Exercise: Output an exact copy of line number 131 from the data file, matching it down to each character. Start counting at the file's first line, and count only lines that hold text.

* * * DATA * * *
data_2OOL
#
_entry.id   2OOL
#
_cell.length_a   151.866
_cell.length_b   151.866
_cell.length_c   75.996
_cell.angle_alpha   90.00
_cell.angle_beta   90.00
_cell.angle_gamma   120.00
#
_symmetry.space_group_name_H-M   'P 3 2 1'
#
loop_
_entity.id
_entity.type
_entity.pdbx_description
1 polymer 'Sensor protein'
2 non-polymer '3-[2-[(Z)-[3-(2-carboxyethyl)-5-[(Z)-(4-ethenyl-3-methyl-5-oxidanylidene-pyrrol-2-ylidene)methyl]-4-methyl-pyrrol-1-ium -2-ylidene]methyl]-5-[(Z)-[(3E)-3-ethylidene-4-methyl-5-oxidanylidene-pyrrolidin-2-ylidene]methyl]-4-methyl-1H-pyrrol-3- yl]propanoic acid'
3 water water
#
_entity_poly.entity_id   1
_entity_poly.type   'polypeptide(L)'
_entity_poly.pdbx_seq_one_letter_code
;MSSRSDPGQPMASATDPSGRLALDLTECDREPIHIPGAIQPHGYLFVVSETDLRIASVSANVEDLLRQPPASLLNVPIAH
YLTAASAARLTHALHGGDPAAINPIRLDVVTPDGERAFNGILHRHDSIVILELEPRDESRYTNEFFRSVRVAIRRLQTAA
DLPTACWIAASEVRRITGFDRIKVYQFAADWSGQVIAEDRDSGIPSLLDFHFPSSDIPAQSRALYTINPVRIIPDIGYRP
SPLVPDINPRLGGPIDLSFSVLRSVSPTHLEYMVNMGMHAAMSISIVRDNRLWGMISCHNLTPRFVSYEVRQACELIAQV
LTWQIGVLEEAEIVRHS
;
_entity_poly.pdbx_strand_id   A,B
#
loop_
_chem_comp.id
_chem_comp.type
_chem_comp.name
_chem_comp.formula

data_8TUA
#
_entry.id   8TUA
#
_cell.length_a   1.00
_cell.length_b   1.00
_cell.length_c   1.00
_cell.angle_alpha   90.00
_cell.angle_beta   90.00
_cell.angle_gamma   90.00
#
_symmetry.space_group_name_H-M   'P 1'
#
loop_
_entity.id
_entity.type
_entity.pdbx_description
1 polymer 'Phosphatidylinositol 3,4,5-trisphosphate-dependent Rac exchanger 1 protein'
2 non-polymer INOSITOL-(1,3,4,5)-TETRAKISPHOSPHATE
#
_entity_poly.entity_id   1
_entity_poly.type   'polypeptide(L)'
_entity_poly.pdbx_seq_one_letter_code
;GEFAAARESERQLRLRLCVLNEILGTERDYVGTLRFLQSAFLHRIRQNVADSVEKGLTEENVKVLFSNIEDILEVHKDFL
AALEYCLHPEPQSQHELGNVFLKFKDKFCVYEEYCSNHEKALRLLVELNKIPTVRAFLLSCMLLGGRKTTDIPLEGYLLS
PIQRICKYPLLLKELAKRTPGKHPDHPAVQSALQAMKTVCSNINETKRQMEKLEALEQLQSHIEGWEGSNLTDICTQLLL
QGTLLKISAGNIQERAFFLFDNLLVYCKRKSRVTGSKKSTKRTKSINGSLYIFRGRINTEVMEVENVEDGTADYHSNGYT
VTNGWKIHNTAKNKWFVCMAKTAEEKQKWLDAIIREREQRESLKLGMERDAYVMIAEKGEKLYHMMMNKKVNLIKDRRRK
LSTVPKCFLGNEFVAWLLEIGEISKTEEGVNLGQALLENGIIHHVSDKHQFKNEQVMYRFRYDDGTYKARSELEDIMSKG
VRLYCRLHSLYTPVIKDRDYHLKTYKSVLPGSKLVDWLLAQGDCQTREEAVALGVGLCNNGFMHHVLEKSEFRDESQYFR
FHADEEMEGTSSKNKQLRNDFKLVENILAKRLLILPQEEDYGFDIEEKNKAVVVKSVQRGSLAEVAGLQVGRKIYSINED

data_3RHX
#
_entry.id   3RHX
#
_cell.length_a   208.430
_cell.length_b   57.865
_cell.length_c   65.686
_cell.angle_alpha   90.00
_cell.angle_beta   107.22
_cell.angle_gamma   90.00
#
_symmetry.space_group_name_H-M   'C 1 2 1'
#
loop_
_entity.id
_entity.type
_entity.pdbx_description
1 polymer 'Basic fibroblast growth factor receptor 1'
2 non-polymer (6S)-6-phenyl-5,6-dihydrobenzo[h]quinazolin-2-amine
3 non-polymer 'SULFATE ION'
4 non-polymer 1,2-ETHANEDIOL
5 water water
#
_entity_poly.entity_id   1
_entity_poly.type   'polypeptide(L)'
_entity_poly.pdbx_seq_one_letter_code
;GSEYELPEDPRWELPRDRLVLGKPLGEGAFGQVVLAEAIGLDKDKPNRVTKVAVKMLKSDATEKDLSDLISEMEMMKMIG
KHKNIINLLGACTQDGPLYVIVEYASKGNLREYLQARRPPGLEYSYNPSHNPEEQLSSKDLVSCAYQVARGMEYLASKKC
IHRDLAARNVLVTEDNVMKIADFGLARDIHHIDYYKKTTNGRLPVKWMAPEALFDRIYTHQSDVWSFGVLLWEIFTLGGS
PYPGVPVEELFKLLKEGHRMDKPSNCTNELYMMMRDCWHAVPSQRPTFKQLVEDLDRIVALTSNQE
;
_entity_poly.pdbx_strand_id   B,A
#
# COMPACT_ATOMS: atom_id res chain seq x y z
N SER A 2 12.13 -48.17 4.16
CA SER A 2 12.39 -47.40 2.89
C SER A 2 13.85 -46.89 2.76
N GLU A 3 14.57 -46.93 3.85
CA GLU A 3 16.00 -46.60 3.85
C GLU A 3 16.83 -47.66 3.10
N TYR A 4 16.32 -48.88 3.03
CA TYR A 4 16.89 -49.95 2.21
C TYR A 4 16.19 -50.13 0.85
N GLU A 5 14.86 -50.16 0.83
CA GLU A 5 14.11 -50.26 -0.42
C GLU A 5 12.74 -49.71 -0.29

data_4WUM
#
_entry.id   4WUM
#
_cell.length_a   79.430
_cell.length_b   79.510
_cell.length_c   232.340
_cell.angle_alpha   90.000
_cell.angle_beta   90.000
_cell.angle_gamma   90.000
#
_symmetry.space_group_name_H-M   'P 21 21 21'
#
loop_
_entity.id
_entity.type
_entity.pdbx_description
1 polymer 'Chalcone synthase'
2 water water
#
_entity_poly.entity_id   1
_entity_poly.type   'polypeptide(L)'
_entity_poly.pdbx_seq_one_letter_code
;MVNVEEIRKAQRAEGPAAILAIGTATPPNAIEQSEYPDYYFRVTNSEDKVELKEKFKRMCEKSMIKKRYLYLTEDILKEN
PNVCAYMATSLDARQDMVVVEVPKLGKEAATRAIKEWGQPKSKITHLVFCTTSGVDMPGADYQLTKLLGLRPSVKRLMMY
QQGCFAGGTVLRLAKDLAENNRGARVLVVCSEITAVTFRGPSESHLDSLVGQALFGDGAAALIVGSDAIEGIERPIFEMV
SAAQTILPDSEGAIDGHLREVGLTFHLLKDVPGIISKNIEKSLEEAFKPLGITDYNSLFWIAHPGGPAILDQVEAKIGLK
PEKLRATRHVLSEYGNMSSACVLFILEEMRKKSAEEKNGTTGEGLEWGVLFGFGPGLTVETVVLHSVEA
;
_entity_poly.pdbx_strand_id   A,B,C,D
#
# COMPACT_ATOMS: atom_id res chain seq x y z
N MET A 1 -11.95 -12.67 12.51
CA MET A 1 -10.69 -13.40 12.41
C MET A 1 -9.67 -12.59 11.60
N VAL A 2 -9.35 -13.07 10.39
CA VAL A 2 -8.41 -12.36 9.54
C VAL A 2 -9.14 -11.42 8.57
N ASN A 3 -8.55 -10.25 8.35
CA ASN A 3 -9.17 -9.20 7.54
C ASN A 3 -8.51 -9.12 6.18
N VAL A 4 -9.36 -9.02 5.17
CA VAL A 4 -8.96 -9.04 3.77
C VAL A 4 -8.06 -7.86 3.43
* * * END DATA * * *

_entity.pdbx_description